PRONOUNS, PERSONAL. Her for its in Shakespeare and MiltonHer is very often applied by Shakespeare to the mind and soul.
“Whose soul is that which takes her heavy leave?
So Rich. III. iii. 5. 28; Hamlet, ii. 2. 580.
“Since my dear soul was mistress of her choice.
So Montaigne, 117. The former passage from Hamlet shows the reason of this. The soul, when personified, is regarded as feminine, like Psyche. The body of a woman is also thus personified in
“Our mind partakes
Her private actions to your secrecy.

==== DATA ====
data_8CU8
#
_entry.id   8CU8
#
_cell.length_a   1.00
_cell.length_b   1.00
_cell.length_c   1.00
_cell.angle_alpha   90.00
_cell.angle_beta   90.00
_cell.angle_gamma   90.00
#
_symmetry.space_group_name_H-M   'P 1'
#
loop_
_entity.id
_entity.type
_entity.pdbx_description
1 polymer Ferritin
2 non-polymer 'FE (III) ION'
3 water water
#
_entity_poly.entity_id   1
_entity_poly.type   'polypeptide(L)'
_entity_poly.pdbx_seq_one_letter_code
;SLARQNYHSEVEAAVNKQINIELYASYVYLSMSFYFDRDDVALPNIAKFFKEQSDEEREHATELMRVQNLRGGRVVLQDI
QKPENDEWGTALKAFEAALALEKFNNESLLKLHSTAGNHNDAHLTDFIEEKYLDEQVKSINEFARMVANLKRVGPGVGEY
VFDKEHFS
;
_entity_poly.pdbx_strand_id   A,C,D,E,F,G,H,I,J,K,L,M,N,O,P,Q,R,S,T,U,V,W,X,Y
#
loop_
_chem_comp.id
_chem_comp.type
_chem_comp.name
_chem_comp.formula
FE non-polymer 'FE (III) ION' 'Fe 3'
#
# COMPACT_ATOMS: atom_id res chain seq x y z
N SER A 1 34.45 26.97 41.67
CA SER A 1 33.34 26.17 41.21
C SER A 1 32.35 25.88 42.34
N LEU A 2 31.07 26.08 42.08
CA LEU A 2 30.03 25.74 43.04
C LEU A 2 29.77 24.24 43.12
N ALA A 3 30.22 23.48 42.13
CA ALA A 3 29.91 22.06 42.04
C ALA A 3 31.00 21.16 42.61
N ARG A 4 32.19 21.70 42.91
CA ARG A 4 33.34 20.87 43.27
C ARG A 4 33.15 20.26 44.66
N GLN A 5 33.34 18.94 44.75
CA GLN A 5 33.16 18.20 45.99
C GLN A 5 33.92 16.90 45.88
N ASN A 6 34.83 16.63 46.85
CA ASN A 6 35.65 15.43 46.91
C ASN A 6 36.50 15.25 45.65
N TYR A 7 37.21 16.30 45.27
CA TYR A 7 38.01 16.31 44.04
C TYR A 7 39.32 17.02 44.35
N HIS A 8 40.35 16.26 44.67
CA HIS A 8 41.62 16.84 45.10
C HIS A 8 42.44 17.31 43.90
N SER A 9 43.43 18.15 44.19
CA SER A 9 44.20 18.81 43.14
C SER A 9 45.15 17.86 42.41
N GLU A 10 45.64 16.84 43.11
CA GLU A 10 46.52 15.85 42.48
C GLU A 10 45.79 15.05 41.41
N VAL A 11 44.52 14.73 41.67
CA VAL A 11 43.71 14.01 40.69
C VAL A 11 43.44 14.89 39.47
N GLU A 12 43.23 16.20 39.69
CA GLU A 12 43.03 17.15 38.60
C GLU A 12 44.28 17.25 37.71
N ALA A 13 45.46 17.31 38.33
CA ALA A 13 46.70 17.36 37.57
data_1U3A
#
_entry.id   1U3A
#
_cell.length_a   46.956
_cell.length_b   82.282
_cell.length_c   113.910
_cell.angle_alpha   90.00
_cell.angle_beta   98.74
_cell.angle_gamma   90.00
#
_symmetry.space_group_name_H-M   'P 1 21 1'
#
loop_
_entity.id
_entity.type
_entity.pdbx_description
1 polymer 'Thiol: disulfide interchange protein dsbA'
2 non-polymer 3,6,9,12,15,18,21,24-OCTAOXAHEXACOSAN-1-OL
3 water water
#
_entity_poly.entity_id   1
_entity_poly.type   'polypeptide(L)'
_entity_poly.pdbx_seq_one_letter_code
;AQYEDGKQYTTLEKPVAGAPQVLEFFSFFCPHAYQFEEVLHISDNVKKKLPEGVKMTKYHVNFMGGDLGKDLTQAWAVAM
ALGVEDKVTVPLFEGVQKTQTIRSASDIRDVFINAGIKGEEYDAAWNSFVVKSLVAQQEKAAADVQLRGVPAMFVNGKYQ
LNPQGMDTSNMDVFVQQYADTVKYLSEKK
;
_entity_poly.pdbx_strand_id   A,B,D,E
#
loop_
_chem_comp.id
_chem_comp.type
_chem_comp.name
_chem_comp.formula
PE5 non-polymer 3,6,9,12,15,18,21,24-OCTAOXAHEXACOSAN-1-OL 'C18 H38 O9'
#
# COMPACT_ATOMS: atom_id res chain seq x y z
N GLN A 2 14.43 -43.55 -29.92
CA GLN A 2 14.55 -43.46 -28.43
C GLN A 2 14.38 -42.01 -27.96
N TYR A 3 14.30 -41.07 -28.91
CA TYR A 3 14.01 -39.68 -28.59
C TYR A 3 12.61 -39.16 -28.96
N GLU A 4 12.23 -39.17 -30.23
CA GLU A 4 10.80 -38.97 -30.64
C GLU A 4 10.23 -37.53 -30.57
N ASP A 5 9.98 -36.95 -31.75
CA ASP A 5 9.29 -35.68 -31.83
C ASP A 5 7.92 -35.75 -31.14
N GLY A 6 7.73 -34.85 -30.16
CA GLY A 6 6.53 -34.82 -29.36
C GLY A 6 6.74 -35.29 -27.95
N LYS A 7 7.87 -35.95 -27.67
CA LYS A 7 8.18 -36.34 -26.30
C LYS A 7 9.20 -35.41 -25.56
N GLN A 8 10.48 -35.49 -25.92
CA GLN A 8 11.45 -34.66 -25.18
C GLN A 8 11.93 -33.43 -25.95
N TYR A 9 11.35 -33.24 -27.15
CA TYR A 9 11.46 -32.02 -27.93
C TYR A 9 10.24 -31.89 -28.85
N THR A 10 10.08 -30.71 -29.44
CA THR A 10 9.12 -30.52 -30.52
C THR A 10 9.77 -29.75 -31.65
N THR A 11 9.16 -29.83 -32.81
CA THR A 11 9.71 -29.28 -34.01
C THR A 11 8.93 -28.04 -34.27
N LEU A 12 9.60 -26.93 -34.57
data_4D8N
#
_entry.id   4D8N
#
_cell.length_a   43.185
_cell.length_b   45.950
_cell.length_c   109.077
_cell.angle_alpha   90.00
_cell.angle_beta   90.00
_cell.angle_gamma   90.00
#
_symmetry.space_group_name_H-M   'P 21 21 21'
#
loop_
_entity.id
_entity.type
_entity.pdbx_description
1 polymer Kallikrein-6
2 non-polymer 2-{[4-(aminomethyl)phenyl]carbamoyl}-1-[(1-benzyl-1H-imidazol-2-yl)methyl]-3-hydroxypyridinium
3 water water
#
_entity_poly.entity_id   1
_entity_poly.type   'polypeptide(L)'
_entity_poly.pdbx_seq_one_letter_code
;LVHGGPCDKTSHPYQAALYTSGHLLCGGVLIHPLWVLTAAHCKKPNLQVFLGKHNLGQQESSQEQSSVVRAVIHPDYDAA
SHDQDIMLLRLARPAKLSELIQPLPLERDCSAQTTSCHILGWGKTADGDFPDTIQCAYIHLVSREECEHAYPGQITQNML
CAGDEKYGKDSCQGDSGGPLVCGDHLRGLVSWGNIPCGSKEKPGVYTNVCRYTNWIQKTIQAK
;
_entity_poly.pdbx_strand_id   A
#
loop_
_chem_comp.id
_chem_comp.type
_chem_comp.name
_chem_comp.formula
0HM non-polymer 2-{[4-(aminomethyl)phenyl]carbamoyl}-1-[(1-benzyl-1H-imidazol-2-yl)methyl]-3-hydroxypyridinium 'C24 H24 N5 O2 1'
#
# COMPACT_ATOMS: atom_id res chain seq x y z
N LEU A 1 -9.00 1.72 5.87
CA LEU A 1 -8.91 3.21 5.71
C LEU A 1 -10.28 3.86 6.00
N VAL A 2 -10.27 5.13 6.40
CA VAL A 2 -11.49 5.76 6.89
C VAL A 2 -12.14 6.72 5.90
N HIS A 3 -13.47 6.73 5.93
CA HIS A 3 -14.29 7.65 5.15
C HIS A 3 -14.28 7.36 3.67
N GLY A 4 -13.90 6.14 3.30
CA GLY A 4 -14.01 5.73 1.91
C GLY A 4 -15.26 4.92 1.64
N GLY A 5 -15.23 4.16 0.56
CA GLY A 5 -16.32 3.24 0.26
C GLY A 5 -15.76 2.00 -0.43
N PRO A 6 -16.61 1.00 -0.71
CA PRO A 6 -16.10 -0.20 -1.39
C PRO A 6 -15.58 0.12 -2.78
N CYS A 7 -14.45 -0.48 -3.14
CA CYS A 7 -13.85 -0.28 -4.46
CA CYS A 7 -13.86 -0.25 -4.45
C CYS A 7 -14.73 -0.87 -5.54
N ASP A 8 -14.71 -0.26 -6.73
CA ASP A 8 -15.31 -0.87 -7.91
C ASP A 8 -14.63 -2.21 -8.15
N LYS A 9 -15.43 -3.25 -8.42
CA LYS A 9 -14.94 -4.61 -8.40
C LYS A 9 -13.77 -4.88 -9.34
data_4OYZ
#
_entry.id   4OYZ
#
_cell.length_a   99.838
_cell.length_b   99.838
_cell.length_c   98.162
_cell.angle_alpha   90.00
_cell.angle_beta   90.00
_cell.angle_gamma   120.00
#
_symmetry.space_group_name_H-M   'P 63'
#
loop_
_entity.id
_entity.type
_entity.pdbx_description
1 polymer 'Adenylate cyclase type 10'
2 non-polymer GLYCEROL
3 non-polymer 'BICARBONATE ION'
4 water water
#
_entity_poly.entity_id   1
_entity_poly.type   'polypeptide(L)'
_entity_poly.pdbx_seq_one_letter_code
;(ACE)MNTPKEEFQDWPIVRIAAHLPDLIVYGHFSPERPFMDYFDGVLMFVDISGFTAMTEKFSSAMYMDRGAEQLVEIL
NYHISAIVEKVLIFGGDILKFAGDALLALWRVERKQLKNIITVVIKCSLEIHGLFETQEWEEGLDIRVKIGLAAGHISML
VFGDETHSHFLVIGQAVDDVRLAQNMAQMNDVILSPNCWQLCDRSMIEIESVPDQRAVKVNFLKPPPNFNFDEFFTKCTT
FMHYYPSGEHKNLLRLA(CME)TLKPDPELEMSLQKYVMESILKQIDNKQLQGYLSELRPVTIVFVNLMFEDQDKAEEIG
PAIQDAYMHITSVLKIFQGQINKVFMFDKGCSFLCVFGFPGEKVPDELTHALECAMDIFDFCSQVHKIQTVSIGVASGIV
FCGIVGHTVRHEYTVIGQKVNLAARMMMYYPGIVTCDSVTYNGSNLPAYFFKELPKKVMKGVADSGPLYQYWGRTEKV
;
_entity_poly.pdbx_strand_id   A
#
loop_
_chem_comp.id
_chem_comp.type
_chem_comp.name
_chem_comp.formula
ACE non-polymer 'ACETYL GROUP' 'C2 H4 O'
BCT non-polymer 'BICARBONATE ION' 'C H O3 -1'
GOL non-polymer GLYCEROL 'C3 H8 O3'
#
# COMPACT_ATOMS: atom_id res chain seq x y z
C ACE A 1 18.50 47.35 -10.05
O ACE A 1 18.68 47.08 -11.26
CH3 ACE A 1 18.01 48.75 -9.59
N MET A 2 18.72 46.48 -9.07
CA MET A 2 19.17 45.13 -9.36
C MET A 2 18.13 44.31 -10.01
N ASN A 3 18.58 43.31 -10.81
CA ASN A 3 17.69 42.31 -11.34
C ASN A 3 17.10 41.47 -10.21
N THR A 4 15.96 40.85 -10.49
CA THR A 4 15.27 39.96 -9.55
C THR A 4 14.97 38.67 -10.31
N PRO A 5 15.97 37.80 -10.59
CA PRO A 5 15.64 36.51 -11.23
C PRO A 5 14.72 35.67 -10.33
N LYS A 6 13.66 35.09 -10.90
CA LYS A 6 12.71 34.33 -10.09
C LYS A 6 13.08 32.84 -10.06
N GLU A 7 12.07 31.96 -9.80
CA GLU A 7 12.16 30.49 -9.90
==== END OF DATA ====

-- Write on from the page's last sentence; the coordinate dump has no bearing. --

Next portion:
Milton occasionally uses its; often her for its; seldom, if ever, his for its. “His form had not yet lost
“And made thy body bare
Of her two branches, those sweet ornaments.
All her original brightness.” MILTON, P. L. i. 592. In this, and some other passages, but not in all, Milton may have been influenced by the Latin use of the feminine gender. "Form" represents "forma," a feminine Latin noun. Personification will explain
“That Tiber trembled underneath her banks.